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Blog Post #6: Submitting a (winning) proposal

With an acceptance rate of around 50% in recent years, the CES conference has become a competitive event for presenters (acceptance rates approached 95% in earlier times). So, there are no more assurances of success in preparing a proposal, but there are ways to augment your likely success rate. Here is a checklist for you:

  1. Your proposal is a sales document, not an academic précis. You must sell your topic, your choice of presentation type, and yourself! So, be interesting!
  2. Reflect on why anyone would want to hear what you have to say and focus on that in your title and abstract. (Don’t minimize the attractiveness of a well-crafted title.) Clarify the value added of your product. (Ha! My juice extractor is much faster than earlier ones!)
  3. Make sure to clearly connect your proposal to one of the sub-themes; reviewers will be more inclined to agree with you that your proposal is relevant if they can easily make the connection.
  4. Choose a presentation format that is appropriate to your message and your objectives. Also remember that physical and time constraints are such that we can cram 18 Ignite presentations or 4 short papers in the time and space of a panel; everything else being equal (which is rarely the case, but I digress), the likelihood of success is much higher for an Ignite presentation or a short paper than for a panel or an expert lecture.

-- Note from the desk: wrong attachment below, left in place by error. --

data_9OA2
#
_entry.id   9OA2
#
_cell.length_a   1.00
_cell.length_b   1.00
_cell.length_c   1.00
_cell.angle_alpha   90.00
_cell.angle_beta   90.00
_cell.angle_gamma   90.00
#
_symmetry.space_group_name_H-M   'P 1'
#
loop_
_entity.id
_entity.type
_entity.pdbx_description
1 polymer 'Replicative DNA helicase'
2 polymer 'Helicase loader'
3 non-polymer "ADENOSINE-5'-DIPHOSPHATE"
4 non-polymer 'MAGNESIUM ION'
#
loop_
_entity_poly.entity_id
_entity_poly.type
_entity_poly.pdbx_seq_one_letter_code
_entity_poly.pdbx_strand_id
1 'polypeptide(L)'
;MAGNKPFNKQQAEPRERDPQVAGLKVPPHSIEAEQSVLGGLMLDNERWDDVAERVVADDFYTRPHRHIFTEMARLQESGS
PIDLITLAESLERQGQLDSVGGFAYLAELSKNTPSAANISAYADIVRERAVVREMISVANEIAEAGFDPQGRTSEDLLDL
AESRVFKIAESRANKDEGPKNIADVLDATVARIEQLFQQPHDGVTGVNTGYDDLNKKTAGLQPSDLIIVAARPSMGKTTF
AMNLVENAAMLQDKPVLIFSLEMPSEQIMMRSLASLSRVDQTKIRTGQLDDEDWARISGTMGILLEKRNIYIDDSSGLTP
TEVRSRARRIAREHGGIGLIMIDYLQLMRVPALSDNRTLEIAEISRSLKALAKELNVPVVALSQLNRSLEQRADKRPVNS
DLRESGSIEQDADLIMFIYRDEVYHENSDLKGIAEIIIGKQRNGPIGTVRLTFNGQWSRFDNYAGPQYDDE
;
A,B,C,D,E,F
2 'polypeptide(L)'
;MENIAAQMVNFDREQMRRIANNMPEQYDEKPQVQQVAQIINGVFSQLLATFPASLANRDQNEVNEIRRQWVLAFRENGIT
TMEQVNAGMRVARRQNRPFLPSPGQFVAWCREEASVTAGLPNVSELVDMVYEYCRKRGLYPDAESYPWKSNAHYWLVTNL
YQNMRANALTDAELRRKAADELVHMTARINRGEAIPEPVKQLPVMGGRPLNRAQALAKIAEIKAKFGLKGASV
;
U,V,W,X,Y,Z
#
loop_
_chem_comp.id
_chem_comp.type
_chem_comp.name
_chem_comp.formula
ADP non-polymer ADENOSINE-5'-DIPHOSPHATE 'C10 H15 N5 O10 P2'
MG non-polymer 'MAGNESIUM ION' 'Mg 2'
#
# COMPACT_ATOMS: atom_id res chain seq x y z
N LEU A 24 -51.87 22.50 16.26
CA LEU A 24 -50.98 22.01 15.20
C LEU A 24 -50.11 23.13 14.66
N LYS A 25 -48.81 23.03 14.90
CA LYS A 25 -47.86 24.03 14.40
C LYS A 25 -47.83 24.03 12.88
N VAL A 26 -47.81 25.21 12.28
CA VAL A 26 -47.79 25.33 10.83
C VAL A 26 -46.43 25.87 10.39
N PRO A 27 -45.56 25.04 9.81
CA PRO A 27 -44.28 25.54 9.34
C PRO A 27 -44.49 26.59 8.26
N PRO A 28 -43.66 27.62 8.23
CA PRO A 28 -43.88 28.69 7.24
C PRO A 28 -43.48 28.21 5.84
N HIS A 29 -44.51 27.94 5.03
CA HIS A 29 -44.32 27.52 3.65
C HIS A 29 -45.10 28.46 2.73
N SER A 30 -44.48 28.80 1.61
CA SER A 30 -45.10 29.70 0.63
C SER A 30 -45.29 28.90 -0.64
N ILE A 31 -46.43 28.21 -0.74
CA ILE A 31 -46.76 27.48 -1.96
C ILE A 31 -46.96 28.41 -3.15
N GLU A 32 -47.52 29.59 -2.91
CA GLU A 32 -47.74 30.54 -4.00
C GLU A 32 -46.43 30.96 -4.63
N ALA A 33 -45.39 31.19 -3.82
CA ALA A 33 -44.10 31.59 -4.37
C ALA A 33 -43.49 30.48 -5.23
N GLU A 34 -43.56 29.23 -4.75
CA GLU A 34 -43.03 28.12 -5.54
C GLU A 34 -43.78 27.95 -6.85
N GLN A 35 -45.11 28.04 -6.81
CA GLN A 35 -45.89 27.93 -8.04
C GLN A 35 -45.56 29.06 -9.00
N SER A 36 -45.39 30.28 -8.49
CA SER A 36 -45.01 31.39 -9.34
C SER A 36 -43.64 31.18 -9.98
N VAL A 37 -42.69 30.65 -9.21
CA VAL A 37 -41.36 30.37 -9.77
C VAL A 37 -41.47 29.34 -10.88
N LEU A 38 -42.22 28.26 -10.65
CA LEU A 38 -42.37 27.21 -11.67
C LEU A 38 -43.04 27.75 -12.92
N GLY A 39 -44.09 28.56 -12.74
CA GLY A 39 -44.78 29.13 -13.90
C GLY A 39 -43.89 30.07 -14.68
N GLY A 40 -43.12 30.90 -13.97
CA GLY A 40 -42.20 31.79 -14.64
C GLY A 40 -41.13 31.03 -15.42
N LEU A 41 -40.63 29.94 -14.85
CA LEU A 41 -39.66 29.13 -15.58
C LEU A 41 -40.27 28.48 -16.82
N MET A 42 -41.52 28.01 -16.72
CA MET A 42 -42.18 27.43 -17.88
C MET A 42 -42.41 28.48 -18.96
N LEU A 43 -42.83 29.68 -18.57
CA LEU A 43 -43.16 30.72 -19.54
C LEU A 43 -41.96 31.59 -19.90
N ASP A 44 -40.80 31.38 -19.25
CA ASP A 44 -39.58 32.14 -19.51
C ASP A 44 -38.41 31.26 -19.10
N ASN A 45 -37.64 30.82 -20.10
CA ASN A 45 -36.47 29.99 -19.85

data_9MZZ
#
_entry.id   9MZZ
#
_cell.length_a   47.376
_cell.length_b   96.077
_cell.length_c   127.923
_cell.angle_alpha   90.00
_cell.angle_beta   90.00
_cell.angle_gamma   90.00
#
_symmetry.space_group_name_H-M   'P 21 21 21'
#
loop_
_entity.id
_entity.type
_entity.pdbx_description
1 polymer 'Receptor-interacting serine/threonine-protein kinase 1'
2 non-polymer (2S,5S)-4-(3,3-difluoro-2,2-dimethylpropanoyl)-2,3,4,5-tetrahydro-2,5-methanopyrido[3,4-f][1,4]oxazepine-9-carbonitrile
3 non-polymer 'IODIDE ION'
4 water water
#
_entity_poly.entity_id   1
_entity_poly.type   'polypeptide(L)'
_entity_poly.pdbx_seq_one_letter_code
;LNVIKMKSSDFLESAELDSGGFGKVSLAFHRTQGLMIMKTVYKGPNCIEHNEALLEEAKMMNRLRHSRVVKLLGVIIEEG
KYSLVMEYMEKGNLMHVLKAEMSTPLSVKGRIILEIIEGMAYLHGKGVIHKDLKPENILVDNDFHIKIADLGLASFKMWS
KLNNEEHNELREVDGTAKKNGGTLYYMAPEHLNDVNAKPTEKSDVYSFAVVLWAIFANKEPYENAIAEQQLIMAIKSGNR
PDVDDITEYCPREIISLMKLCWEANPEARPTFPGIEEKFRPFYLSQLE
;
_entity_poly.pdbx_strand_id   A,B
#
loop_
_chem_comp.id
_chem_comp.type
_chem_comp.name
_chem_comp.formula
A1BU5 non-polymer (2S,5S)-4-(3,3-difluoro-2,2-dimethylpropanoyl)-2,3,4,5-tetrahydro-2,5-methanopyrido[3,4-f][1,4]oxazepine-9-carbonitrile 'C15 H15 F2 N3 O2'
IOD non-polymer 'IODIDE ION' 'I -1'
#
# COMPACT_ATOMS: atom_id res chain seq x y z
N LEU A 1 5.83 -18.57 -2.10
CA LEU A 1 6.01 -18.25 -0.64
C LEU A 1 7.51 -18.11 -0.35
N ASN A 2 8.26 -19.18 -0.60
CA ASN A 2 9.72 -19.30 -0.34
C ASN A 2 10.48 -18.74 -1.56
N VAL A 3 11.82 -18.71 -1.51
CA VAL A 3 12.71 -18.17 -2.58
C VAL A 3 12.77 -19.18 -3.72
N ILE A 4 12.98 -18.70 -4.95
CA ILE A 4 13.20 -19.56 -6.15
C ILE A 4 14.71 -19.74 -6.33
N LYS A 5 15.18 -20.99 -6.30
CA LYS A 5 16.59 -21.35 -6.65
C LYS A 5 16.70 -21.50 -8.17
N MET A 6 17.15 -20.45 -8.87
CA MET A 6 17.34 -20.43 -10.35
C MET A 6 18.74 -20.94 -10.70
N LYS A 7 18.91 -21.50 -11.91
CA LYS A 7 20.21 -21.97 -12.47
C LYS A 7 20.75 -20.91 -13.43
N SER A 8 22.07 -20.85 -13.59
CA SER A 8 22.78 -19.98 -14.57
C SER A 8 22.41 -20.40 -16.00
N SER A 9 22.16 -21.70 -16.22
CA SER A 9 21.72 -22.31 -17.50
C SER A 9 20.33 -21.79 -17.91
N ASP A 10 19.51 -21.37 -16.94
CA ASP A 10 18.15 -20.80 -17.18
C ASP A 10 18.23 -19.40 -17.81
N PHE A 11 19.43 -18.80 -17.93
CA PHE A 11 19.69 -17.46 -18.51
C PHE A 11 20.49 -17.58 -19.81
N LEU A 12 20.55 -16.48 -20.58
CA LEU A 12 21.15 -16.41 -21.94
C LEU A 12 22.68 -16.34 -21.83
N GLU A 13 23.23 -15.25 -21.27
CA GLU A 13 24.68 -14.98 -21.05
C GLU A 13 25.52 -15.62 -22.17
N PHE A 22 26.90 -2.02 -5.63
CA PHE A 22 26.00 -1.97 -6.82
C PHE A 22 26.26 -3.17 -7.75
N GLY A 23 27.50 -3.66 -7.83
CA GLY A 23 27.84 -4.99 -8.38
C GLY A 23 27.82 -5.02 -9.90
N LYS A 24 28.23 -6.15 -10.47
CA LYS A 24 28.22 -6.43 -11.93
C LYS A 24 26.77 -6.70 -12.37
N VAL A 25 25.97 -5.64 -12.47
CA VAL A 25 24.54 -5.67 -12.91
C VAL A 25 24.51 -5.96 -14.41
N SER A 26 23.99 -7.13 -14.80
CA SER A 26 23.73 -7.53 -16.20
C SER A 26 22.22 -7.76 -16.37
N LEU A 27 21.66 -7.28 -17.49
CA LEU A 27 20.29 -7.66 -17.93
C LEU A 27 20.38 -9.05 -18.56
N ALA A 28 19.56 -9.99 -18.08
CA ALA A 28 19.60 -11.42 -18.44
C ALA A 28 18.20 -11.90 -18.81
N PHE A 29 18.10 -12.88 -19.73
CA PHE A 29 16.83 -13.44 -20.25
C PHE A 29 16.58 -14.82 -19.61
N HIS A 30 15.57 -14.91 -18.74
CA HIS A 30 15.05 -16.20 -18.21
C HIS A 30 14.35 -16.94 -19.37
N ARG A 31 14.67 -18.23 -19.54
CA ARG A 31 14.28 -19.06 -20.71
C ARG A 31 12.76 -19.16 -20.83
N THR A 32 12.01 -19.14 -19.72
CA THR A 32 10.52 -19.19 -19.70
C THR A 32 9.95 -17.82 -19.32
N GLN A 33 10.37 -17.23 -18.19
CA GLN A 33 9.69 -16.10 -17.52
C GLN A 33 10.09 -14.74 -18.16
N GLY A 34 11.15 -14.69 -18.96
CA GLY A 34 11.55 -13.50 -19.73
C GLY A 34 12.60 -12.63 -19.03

5. Be brief. Yes, the smart form will limit you to so many characters to present your topic and yourself but don’t feel like you need to use more space then needed even if there is some left.
  6. Write your summary and your bio in the third person using full sentences (no point form). If your proposal is accepted, they will be used to present you and your work in the conference program and app.
  7. Use the active form and avoid jargon and bureaucratic writing. Proposal reviewers could well not share your corporate culture or even your disciplinary leanings. Hey! Ask a family member (who is not an evaluator – surely there is one around you) to read your work; do they understand it?

Good luck!